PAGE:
462 R.R. Bianchi (2004) Guests of God: Pilgrimage and Politics in the Islamic World. Oxford: Oxford University Press.

    463 Phil Boyle and Kevin D. Haggerty (2009) ‘Spectacular Security: Mega-Events and the Security Complex’. International Political Sociology, 3(3): 257–74.

    464 Donatella Della Porta, Abby Peterson and Herbert Reiter (eds) (2006) The Policing of Transnational Protest. Aldershot: Ashgate; L. Wood (2009) ‘Taking to the Streets Against Neoliberalism: Global Days of Action and Other Strategies’, in Bruce Podobnik and Thomas Reifer (eds) Transforming Globalization: Challenges and Opportunities in the Post 9/11 Era. Leiden, NL: Brill Academic Press.

    465 J.D. McCarthy, C. McPhail and J. Crist (1999) ‘The Diffusion and Adoption of Public Order Management Systems’, in Donatella Della Porta, Hanspeter Kriesi and Dieter Rucht (eds) Social Movements in a Globalising World. London: Macmillan, pp71–94.

    466 ‘G20 Probe Is More Smoke and Mirrors from the Liberals’. The Globe and Mail 22 September 2010; ‘Province to Prove “Secret Law”, G20 Police Powers’. The Globe and Mail 22 September 2010; ‘Ontario Ombudsman Wrapping Up Probe into G20 “Secret Law”’. The Globe and Mail 1 December 2010.

    467 Phil Boyle (forthcoming) ‘Mobilizing Knowledge: The Olympics and Security Knowledge Networks’, in Colin Bennett and Kevin Haggerty (eds) Security Games: Surveillance and Control at Mega-Events. London: Routledge.

    468 Katja Franko Aas, ‘Analysing a World in Motion’, see fn 413.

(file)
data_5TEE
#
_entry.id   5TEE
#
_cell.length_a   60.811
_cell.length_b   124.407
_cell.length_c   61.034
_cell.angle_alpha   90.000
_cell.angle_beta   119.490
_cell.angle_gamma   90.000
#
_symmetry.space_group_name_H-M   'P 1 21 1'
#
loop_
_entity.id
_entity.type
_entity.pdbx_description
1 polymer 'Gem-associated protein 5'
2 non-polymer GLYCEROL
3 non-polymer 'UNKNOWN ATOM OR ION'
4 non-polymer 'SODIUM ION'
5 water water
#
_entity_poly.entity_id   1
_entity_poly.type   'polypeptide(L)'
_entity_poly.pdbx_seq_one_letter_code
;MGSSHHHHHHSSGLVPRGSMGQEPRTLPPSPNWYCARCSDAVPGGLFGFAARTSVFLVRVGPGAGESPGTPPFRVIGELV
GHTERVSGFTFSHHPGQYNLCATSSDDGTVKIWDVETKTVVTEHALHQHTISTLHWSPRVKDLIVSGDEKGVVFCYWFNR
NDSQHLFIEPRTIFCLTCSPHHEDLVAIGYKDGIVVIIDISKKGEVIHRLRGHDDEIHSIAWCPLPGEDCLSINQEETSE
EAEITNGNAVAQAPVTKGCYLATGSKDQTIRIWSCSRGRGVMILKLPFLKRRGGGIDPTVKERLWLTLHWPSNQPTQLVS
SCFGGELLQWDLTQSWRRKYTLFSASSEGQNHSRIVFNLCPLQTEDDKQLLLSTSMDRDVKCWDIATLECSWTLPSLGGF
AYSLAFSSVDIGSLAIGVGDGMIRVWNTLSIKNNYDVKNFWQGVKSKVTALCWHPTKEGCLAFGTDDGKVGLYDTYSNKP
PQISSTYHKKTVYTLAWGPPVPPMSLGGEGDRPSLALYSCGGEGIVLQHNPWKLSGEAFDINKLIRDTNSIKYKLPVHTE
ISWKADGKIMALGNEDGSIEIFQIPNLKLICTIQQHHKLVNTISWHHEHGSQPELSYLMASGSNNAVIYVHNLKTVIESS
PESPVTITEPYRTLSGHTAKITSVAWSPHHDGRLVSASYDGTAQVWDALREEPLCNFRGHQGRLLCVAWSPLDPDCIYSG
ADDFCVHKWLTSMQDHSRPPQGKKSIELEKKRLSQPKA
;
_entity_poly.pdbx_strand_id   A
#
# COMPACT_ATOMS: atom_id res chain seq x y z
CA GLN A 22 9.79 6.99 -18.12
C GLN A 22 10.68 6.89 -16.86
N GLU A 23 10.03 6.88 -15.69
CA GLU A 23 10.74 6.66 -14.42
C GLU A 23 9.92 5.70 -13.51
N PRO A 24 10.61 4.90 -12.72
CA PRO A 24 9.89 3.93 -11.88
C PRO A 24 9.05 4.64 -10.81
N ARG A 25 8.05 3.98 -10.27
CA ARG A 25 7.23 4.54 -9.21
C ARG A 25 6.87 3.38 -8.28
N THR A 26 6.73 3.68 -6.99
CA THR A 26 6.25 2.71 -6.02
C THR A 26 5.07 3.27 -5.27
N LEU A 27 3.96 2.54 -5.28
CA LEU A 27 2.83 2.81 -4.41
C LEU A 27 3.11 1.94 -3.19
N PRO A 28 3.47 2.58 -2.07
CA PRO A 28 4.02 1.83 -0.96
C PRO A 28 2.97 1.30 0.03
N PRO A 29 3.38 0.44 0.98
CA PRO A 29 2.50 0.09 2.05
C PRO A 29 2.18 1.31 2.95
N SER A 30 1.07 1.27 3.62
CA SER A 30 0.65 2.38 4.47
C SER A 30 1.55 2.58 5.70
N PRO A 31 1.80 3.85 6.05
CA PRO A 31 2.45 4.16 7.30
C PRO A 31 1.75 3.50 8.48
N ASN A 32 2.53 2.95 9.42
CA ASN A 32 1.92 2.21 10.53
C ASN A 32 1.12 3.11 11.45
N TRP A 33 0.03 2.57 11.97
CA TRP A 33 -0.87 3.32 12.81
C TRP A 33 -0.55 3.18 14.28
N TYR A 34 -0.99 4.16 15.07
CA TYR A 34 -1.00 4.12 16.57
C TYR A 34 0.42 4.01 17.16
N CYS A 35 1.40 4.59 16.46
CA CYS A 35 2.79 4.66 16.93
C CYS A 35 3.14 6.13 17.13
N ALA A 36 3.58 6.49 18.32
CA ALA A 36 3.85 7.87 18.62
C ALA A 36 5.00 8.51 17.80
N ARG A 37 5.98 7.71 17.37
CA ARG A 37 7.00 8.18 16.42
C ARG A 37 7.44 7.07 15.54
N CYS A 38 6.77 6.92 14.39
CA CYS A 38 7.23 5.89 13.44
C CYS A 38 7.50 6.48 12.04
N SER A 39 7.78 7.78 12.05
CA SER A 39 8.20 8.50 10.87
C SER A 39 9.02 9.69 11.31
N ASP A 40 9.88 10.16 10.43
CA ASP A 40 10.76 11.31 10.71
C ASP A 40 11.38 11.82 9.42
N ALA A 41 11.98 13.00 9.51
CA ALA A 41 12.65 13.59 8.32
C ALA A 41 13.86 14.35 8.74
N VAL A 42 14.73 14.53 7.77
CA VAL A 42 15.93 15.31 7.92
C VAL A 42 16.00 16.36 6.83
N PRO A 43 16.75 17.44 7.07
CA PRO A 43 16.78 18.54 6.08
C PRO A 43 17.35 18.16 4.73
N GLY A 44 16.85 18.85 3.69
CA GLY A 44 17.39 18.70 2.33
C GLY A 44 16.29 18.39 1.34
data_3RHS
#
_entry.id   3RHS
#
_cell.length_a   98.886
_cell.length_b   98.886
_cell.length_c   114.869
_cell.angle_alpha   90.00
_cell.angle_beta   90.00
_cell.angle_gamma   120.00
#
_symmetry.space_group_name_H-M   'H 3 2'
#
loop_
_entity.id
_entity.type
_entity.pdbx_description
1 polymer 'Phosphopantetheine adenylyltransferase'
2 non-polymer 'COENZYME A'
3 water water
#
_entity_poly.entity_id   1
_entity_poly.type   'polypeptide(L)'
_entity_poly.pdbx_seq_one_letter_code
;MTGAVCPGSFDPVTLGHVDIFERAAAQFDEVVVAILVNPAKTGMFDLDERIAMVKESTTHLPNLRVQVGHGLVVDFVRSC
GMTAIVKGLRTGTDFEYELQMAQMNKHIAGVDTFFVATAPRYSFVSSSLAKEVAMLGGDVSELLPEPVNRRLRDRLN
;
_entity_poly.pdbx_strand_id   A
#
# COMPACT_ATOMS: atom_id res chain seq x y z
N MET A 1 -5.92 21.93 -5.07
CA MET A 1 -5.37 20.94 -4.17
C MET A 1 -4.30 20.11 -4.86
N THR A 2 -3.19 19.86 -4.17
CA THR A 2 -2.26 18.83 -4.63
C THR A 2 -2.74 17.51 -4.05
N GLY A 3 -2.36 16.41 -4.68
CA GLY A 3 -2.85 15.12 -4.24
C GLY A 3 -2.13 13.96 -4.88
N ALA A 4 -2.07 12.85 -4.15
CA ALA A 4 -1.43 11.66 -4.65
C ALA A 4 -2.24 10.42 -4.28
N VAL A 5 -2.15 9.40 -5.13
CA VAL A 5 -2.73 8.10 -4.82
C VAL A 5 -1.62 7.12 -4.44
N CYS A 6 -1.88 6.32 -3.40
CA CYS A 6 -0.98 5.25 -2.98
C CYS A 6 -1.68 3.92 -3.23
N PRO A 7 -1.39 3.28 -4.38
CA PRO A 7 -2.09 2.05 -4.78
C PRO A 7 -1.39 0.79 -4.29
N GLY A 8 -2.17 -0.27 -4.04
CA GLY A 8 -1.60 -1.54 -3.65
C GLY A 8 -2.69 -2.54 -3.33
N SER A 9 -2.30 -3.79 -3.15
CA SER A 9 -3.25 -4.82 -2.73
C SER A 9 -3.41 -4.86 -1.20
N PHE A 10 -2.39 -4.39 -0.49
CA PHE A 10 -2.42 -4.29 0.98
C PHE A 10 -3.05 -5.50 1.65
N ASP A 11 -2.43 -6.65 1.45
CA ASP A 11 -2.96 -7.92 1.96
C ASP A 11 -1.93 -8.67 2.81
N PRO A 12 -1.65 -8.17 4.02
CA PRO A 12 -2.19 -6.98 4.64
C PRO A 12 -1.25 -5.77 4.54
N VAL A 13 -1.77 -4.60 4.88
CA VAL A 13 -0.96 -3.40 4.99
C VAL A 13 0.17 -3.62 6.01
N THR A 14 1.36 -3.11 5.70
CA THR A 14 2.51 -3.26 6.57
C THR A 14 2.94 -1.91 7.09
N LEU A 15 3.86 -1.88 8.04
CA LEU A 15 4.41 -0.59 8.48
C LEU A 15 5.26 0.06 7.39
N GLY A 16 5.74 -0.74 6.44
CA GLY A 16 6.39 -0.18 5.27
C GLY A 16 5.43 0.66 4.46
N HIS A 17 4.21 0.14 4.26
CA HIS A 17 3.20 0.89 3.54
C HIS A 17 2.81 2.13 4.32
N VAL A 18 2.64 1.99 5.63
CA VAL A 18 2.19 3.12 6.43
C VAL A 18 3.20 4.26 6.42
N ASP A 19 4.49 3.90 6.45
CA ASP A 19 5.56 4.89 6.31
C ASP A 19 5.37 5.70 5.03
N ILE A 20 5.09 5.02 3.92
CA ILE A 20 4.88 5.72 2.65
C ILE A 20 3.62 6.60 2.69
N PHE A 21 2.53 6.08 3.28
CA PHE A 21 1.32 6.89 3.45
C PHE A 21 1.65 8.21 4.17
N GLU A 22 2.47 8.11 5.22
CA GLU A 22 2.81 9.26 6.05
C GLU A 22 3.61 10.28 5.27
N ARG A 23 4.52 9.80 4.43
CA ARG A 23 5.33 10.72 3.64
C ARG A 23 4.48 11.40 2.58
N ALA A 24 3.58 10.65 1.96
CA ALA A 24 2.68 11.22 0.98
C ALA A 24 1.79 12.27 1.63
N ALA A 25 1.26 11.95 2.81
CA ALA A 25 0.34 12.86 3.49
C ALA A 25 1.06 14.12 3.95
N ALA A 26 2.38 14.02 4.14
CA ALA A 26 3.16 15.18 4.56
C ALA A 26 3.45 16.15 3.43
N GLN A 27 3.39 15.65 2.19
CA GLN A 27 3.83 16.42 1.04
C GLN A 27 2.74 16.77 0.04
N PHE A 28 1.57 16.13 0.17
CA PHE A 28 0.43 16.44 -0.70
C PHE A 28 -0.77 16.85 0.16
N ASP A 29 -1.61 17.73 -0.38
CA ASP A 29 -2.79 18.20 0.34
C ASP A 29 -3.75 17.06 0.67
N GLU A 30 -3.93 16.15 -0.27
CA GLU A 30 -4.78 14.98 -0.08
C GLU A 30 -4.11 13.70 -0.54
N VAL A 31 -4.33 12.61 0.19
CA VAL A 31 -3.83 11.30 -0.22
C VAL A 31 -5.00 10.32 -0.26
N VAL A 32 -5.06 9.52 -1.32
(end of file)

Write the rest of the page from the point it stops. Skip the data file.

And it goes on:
469 Zygmunt Bauman (2000) Liquid Modernity. Cambridge: Polity Press; Manuel Castells (1996) The Rise of the Network Society. Malden, MA: Blackwell Publishers.

    470 Zygmunt Bauman (1998) Globalization: The Human Consequences. Cambridge: Polity Press, p92.

    471 J. Torpey (2000) The Invention of the Passport: Surveillance, Citizenship and the State. Cambridge: Cambridge University Press, p58; Weber and Bowling, ‘Valiant Beggars and Global Vagabonds’, see fn 414; Weber and Bowling, ‘Policing Migration’, see fn 416.

    472 Dean Wilson and Leanne Weber (2008) ‘Surveillance, Risk and Preemption on the Australian Border’. Surveillance and Society, 5(2): 124–41.

    473 David Lyon (2003) Surveillance as Social Sorting: Privacy, Risk and Digital Discrimination. London: Taylor & Francis, p2.

    474 James Sheptycki (1997) ‘Insecurity, Risk Suppression and Segregation: Some Reflections on Policing in the Transnational Age’. Theoretical Criminology, 1(3): 303–16.

    475 P. Adey (2009) ‘Facing Airport Security: Affect, Biopolitics, and the Preemptive Securitization of the Mobile Body’. Environment and Planning D: Society and Space, 27(2): 274–95.

    476 Liz Fekete (2005) ‘The Deportation Machine: Europe, Asylum, and Human Rights’. Race and Class, 47(1): 64–91; J.A. Warner (2005) ‘The Social Construction of the Criminal Alien in Immigration Law, Enforcement Practice and Statistical Enumeration: Consequences for Immigrant Stereo-typing’. Journal of Social and Ecological Boundaries, 1(2): 6–80; W. Chan (2005) ‘Crime, Deportation and the Regulation of Immigrants in Canada’. Crime, Law and Social Change, 44(2): 153–80; G. Nicholls (2007) Deported: A History of Forced Departures from Australia. Sydney: New South Wales University Press.

    477 Stan Cohen (1984) Visions of Social Control. Cambridge: Polity.

    478 T. Huling (1995) ‘Drug Couriers: Sentencing Reform for Prisoners of War’. Criminal Justice, 15: 15–27.

    479 E. Bramley-Harker (2001) Sizing the UK Market for Illicit Drugs. Research, Development and Statistics Directorate, Ocassional Paper No. 74. London: Home Office.